Handling E book Distributors
Self-published authors, however, will wonder whether it is worthwhile to partner with a book distributor. While you can find costs involved that will bite into your take home income from book sales by reducing your profit per book, ultimately the result can be more books sold.
As self-published authors, we often hear that the bonus is we get to help keep all the profit, rather than a tiny percentage, such as a royalty of 5-10% with a conventional publisher. But what does “keep all the profit” really mean?
Let’s say you paid $7.00 to print your book and have it shipped for you, and you’re going to market it for $20.00 plus your state’s sales tax. Had that book been traditionally published and you got a 10% royalty, you’d have made $2.00 a copy (remember you didn’t have any printing costs).
If you sell your self-published book straight to a customer, you’re able to keep all $20.00, a gain of $13.00 per book.
By comparison, in the event that you sell by way of a bookstore, gift shop, or other outlet, you’ve to offer the bookstore a percentage, typically 40%, though it may vary by store. At 40%, that means you obtain back $12.00. That’s still a $5 profit and nearly a dual return in your investment.
A book distributor will probably want a larger percentage because it’ll resell your book to a bookstore that may want 40%. Typically, book distributors want about 55%, giving them a 15% profit. Which means you would receive $9.00 for your book, leaving you with only a gain of $2.00 (10% like your royalty might have been).
On top of that, the distributor will order books from you that you’ve to cover to ship, and if the books don’t sell, the books will undoubtedly be returned to you-frequently with bent or worn covers making it difficult for you to resell them independently. Quite simply, you may end up getting books that aren’t sellable and no money from your efforts.
Why make use of a book distributor?
Because a book distributor can get your book into multiple stores across the country. An author can only do so much on his / her own. You can easily deliver books personally to stores locally, maybe even in your state, but the expenses of gas, postage, and your own time quickly ensure it is impractical to try to market your book straight to stores outside of one’s area. Bookstores in the neighboring state aren’t likely even to understand about your book in the event that you don’t inform them, and even nearby bookstores might not have the ability to, or might not wish to, use you being an individual.
Certain corporate bookstores such as Barnes & Noble require that their stores order only by way of a book distributor rather than coping with individual authors. Other stores might just prefer to order only from a vendor because it’s easier to cover one vendor than keep an eye on invoices for fifty individual authors. If you would like your book in a significant bookstore chain, you’ll desire a distributor.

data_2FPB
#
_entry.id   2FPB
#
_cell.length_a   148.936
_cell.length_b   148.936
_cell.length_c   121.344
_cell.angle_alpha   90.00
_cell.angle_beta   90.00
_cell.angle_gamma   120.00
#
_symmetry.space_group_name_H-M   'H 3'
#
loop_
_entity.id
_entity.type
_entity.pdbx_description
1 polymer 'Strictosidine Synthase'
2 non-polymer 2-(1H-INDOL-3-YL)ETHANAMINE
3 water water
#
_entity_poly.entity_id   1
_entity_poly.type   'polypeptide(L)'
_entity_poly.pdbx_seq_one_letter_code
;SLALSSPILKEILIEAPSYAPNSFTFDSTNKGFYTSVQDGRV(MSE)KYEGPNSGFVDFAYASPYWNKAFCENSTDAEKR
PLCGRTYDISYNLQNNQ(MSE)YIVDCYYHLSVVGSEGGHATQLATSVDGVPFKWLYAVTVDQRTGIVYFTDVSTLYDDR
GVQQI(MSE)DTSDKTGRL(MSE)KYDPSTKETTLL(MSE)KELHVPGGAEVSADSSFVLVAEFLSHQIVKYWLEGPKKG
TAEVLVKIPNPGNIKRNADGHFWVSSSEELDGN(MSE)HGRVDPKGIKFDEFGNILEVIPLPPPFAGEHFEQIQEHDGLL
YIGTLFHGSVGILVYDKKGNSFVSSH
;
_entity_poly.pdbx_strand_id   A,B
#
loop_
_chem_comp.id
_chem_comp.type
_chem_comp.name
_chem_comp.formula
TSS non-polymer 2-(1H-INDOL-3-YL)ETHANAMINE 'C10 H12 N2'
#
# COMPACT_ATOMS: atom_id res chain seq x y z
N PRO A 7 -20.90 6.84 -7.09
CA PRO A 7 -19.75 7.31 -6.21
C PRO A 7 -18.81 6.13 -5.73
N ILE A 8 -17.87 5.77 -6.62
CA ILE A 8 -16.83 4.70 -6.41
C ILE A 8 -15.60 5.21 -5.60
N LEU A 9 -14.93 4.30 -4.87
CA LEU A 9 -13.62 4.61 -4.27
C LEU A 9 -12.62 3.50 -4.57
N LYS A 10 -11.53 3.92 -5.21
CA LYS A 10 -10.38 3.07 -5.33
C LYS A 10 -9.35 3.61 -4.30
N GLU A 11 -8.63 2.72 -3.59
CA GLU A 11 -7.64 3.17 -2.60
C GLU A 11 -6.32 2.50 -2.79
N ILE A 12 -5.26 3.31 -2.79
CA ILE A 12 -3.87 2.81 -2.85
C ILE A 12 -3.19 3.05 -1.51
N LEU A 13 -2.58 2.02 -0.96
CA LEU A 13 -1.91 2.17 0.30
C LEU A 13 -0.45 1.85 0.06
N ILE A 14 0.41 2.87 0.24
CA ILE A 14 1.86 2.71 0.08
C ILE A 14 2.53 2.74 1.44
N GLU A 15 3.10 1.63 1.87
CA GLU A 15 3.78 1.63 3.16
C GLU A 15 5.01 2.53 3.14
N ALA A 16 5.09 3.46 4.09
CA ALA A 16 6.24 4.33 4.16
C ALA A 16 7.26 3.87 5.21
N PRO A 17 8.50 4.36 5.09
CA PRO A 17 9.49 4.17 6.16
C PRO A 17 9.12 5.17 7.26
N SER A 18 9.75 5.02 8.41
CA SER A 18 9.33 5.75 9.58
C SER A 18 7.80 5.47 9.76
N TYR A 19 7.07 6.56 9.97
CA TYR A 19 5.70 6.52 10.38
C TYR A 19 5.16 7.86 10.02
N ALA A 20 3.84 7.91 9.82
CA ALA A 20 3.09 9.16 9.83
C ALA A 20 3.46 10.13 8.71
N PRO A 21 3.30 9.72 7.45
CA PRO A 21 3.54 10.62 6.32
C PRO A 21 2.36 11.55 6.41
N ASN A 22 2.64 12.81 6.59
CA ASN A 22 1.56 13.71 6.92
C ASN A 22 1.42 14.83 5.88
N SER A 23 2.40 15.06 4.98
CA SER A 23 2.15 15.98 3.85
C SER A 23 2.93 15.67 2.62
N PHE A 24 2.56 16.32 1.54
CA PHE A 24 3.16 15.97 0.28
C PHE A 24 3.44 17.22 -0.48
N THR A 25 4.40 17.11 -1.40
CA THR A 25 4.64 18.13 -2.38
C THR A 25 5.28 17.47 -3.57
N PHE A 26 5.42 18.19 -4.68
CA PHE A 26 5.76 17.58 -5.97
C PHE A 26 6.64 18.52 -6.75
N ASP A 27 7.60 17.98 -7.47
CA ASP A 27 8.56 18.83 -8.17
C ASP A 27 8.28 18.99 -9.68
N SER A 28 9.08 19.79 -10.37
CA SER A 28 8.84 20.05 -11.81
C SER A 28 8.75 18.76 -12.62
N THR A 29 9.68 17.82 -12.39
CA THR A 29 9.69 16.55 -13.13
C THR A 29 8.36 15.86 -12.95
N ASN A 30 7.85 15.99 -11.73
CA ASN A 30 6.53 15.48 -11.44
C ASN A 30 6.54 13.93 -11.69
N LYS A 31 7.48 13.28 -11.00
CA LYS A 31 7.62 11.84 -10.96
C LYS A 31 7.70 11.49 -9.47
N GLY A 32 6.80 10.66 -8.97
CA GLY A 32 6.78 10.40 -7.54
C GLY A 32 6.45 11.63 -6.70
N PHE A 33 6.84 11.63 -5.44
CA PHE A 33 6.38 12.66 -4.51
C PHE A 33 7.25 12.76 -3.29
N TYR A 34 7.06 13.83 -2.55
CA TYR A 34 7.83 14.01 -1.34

Will book distributors market your book to these stores? No, they won’t individually speak to each store about your book, but they regularly produce catalogs that may have your book listed. These catalogs visit tens and thousands of bookstores across the country, and while your book is competing with the a huge selection of other books in the catalog, or at the least the few dozen in the exact same category as yours, your book is more apt to be seen by more decision makers in more bookstores than you might have done in your own.
Furthermore, bookstores tend to be leery of self-published authors because they believe self-published authors might not know industry basics like the requirement for an I 총판커뮤니티 SBN number. A book distributor won’t promote a book that doesn’t meet industry standards so being in a vendor catalog lets bookstores know your book looks “professional.”
Your book remains one of hundreds in the catalog, but sometimes distributors have special catalogs, such as a regional catalog that may market your book to its target regional audience. You may also sign up for ads in the catalogs. Ads can cost anywhere from about $50 to some hundred dollars, but if you obtain enough orders, the ad can pay for itself.
If you’re still unsure whether you need to make use of a book distributor, give it a try. Contracts are generally limited to a couple of years and most distributors will undoubtedly be willing to negotiate the contract somewhat.
The major distributors to choose from are Partners, Ingram, and Baker & Taylor, but smaller distributors exist that handle only specific regions or specialize in distributing specific kinds of books. Do a little research online and speak to your local bookstores to discover which distributors they use and what they would recommend.